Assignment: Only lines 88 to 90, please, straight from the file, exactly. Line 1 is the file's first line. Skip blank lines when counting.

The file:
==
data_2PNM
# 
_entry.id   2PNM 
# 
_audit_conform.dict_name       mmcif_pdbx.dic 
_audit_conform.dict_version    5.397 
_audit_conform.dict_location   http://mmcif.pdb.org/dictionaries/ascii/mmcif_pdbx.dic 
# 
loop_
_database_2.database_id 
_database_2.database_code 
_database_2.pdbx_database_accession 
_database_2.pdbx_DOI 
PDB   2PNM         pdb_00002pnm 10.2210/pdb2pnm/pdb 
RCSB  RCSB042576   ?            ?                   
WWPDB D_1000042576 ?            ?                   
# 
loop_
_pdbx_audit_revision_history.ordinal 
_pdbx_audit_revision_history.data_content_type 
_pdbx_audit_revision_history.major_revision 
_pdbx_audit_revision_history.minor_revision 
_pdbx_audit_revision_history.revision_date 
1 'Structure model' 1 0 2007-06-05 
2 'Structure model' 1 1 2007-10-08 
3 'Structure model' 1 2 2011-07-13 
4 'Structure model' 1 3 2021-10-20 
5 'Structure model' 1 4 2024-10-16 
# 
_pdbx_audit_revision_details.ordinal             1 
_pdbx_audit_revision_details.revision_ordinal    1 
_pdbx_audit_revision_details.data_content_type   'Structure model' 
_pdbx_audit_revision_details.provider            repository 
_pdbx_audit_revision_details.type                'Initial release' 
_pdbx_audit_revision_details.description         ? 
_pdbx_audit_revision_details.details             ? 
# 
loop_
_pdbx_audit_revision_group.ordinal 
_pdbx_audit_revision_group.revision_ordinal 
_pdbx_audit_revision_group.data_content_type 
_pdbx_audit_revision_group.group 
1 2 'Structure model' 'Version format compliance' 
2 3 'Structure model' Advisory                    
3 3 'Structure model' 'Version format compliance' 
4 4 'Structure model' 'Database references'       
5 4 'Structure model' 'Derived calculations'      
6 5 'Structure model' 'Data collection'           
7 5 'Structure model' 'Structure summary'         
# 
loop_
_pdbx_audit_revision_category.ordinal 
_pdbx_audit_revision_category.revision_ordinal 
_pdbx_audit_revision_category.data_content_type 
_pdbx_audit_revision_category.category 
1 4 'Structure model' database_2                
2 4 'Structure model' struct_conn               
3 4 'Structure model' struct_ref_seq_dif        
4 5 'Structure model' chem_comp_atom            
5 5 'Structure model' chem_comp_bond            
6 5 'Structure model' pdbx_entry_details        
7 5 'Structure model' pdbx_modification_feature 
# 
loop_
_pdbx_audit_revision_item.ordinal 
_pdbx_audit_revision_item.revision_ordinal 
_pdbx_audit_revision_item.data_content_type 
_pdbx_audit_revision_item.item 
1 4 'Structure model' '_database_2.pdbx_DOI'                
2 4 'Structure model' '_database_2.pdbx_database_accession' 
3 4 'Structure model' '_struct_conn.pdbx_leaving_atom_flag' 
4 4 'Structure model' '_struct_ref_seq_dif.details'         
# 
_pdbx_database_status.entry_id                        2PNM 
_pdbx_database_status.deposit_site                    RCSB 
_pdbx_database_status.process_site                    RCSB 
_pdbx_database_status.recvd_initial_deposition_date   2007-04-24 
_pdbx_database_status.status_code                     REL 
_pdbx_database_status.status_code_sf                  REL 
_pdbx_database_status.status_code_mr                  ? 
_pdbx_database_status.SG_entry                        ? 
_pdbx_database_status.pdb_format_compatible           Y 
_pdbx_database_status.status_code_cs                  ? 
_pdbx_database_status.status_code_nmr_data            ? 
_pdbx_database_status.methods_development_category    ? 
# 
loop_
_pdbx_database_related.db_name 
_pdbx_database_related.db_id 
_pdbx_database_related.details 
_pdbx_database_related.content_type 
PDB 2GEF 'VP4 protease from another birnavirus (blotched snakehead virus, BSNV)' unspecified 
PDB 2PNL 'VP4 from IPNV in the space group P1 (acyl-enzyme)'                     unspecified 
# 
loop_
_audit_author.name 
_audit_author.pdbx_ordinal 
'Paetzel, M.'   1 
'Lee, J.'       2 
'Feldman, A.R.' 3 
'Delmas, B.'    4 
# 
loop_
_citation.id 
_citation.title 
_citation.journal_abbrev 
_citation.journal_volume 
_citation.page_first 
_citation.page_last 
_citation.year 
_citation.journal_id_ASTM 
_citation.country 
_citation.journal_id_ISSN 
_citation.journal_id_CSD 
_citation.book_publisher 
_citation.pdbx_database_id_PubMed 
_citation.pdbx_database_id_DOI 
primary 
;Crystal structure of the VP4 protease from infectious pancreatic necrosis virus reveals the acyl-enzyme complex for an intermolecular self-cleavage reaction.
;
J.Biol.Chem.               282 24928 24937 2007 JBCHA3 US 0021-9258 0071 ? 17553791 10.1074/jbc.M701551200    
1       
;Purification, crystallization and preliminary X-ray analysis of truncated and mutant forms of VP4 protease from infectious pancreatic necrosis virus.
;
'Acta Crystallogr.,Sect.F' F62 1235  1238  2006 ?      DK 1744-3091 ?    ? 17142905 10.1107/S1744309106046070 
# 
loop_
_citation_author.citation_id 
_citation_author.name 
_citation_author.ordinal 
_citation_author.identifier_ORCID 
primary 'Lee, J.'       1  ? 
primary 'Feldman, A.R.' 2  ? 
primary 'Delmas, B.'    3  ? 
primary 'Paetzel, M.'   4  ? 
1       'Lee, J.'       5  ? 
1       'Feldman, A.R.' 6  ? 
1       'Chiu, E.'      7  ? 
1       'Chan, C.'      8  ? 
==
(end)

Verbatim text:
_pdbx_database_related.db_name 
_pdbx_database_related.db_id 
_pdbx_database_related.details 